MW: I think part of the way to do it is to keep rolling in new characters. As old characters shuffle off the mortal coil of the story — and again that’s part of the appeal to me as the writer is that anyone can go at any time and no one is safe — you get to roll in new characters with their own mysteries. I’m a big believer in the idea that for every new mystery or question that you stir up in a series, you really ought to pay off something. I think that’s only fair for the readers and the fun part is doling out the secrets. But it’s something I literally have charted out on paper, almost a mathematical formula if you will, in a series of boxes and grids — like … as this gets revealed then I want to key some new mystery that you didn’t see coming or some new strange character or some new revelation about Golgoth’s own background. It’s something I’m very conscious about in a very calculating way. How do you reveal secrets and make sure every reveal doesn’t stop the story?
HC: How has the time between volumes affected the way you’re telling the story?
MW: I think I have a much better sense of nuance when it comes to character stuff, that I tend to think less in broad superhero strokes and broad melodrama. I think I have more insight into the human condition. I was 35 when I started this and now I’m 52. It gives you a much different perspective on the nature of evil and the nature of human beings, both good and evil. I have a more seasoned perspective on why people do the things they do.
HC: You wrote an open letter to “young freelancers” last year that was really well-received. What do you think about artists putting things online and doing things for free to get their name out there?
MW: More and more, the way it’s going to work is that with your creative role, no matter what endeavor it is that you’re pursuing, trying to market it yourself through a major mega-corporation, whether it’s Sony or Warner Bros. and find distribution like that, I think that’s a dying way of doing things. It forces you out of your personal place, it forces you, by nature, to be more commercial and it forces you to sand the edges off your work. Whereas, and I say this knowing it’s a lot of work, I think what today and tomorrow brings us is the chance to connect more with your audience. It’s less important for you to gamble that Sony and Warner Bros. can help you find an audience of a billion people. It’s a safer bet to say that if you can find 15,000 or 20,000 people who like what you do and are willing to support you at a fair market price for what you give them, nobody gets rich that way but everybody gets paid. And you put yourself in a much better position because you can do what you do and the things that only you can do and you don’t have to worry about serving corporate masters. Digital gives you that opportunity. It’s the democratization of comics. At this point, all you’re losing is sweat equity if you do online comics. You don’t have to pay printers, you don’t have to cough up big money, you just have to get out there and put it up online and it will find an audience. If it’s good, then people will gravitate toward you. You’ll have to do your own marketing and pushing and stuff and I’m not trying to tell you, “If you build it, they will come,” but at the same time, building it is the most important part of the equation, and in my experience, do it right and you’ll find an audience.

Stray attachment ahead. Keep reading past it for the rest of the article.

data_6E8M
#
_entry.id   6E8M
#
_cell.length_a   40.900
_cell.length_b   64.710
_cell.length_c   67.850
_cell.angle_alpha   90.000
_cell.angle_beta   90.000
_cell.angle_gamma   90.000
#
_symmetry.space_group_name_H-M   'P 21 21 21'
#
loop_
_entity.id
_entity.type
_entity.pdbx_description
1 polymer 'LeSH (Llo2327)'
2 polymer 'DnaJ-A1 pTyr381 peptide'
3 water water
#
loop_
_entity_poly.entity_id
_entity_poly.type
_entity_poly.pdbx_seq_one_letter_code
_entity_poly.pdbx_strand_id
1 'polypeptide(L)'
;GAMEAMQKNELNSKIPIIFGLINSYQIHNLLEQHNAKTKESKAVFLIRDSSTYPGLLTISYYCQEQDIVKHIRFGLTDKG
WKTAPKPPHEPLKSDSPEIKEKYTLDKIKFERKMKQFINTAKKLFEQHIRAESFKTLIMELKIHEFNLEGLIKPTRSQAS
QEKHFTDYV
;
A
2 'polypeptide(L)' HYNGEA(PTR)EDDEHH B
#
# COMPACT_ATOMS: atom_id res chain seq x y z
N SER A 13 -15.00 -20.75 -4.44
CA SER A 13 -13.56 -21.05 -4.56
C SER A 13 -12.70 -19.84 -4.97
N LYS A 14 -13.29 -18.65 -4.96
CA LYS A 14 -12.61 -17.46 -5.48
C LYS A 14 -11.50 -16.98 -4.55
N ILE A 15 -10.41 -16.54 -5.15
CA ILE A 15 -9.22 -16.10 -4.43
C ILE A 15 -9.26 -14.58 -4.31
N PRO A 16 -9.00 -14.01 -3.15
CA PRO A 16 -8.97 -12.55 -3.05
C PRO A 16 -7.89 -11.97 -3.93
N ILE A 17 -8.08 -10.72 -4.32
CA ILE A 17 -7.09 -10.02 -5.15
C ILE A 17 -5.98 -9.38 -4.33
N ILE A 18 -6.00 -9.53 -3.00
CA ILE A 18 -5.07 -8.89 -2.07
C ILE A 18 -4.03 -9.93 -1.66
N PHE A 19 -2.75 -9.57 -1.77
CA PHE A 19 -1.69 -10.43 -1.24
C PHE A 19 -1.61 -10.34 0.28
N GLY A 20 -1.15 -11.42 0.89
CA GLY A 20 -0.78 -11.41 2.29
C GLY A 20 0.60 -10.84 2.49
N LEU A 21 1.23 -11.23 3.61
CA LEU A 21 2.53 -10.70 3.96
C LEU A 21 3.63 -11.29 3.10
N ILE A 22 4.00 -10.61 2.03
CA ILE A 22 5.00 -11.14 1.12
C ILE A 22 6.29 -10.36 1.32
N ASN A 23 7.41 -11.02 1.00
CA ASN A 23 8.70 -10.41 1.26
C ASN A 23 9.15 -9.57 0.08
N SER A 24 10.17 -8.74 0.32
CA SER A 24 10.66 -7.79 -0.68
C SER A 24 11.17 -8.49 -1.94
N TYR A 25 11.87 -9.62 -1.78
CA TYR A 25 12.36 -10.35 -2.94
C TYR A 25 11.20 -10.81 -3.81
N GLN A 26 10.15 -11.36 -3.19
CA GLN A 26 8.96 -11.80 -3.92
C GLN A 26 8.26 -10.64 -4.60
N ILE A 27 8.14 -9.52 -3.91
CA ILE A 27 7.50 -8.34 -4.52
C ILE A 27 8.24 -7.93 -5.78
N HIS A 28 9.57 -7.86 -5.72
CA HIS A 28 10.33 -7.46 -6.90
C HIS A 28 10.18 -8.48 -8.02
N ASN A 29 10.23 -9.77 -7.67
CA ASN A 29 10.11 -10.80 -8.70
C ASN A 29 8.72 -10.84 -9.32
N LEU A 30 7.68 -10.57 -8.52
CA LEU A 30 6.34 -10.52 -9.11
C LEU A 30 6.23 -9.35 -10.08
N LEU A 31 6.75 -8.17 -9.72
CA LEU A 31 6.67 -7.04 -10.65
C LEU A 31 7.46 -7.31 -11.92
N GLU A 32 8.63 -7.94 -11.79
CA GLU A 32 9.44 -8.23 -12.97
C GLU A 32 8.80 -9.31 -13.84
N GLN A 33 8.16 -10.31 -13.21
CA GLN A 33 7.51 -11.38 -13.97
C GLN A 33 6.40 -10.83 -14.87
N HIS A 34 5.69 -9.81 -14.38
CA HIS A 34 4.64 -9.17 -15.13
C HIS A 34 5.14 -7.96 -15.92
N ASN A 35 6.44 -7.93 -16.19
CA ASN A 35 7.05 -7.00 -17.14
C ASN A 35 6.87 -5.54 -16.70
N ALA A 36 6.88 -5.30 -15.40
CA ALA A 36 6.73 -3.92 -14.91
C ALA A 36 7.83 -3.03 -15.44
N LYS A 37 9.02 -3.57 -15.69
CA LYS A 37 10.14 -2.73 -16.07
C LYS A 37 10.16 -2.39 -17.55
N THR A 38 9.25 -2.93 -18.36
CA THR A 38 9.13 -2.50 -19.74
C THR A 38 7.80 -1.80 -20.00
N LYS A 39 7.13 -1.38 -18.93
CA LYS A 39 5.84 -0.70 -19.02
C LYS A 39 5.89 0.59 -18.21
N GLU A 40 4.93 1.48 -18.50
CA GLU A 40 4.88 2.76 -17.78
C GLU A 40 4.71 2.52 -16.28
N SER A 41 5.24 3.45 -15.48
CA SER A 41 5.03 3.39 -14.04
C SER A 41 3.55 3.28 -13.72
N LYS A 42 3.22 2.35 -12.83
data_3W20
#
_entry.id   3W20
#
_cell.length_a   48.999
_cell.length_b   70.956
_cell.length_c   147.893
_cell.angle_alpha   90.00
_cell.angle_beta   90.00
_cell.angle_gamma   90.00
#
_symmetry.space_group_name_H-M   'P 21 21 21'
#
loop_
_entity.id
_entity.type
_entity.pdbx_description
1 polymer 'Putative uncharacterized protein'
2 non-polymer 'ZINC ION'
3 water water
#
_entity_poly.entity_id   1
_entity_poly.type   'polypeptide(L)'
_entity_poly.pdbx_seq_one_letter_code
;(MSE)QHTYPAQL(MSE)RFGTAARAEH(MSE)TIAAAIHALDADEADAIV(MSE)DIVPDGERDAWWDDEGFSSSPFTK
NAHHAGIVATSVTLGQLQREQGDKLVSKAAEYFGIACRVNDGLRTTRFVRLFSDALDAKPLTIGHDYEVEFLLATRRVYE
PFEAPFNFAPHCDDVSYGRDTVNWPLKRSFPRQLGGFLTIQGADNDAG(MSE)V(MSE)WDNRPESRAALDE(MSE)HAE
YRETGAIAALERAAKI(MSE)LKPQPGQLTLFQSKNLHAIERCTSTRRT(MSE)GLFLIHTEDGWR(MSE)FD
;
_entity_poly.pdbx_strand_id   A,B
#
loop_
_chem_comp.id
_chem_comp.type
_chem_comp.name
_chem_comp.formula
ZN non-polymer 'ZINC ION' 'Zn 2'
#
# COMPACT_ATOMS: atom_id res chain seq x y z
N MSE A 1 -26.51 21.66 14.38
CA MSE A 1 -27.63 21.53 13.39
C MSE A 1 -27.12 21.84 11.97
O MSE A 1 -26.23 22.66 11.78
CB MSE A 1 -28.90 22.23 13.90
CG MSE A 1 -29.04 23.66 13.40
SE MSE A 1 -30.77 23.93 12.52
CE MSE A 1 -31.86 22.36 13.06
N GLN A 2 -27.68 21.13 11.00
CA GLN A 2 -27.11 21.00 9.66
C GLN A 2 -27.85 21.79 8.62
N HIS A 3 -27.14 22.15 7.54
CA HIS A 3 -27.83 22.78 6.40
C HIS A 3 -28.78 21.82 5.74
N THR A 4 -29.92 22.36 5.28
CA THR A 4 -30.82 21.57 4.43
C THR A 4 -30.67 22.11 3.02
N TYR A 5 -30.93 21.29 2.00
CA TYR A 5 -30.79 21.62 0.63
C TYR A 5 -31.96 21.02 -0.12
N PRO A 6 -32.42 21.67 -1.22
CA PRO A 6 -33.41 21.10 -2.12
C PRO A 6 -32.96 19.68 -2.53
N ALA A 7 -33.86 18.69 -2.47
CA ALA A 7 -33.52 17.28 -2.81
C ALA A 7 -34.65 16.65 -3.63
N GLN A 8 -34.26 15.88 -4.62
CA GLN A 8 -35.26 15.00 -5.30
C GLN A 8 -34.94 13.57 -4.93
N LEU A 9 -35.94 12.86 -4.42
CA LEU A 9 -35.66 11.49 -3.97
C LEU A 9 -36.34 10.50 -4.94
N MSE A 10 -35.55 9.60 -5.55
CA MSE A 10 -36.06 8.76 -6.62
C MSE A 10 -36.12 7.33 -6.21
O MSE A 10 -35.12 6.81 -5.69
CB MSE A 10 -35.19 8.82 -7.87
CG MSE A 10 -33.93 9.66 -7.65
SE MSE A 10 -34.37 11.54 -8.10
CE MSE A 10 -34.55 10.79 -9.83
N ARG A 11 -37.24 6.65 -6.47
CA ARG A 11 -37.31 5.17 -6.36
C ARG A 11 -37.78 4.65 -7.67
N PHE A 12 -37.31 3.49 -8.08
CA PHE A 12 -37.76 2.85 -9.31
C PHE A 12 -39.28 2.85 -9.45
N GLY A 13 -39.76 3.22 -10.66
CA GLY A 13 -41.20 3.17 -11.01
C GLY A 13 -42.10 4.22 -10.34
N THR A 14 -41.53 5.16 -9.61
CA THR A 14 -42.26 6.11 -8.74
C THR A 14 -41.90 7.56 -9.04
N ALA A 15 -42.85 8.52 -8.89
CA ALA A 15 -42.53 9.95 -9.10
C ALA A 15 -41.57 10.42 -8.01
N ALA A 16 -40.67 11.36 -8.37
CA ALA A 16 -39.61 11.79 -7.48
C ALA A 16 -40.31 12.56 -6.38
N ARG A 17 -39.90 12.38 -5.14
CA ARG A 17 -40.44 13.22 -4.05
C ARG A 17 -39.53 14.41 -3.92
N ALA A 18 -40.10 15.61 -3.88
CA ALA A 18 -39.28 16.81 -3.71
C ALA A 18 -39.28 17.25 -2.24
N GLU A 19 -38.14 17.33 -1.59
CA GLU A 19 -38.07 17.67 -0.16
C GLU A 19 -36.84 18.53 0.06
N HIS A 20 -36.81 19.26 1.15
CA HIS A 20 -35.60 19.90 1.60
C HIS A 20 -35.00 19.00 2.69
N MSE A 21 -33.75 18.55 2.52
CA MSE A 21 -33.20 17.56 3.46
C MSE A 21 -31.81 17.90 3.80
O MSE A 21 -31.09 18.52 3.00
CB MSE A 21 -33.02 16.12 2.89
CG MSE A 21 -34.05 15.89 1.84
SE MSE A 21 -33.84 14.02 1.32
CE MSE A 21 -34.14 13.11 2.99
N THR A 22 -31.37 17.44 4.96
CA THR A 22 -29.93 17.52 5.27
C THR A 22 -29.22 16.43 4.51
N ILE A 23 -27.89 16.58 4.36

HC: How’s the experience been for you when it comes to promoting and marketing Thrillbent’s titles?
MW: I’ve always said, that’s the hardest part of what we do. I knew that was going to be the hardest part going in and I still vastly underestimated the power of publicity and marketing. I know how to deliver content. That I can do. But especially given the rapidity with which social media changes on a seemingly annual basis…. I have to stay on top of all of that, which is great because it keeps me young and focused. But at the same time, that is, by far, the most challenging part of it. The good news is, I’ve been doing this for almost 30 years, I’ve built up enough of a fan base that I can count on them to be my lieutenants in the field and go out there and spread the word and that’s terrific because I know I’ll fulfill my end of the bargain. I’ll work night and day to give them content that they’ll enjoy. But man, my advice to anyone following in my footsteps is go hire the three best PR guys you know and then go hire three more.
HC: What’s next for Thrillbent and for you personally?
MW: On Thrillbent, “Empire: Vol. Two” is just the opening salvo. We have a new series from James Tynion IV and from Seanan McGuire who’s a fantasy novelist and more of my own material that’s going to go up over the summer. And then, I’m still in the trenches doing “Daredevil” at Marvel and having a blast, and I’m still a store owner out here in Muncie, Ind. So, I keep my hands in all aspects of the industry. It’s a good life. It really is.
– Justin Sullivan | @LATHeroComplex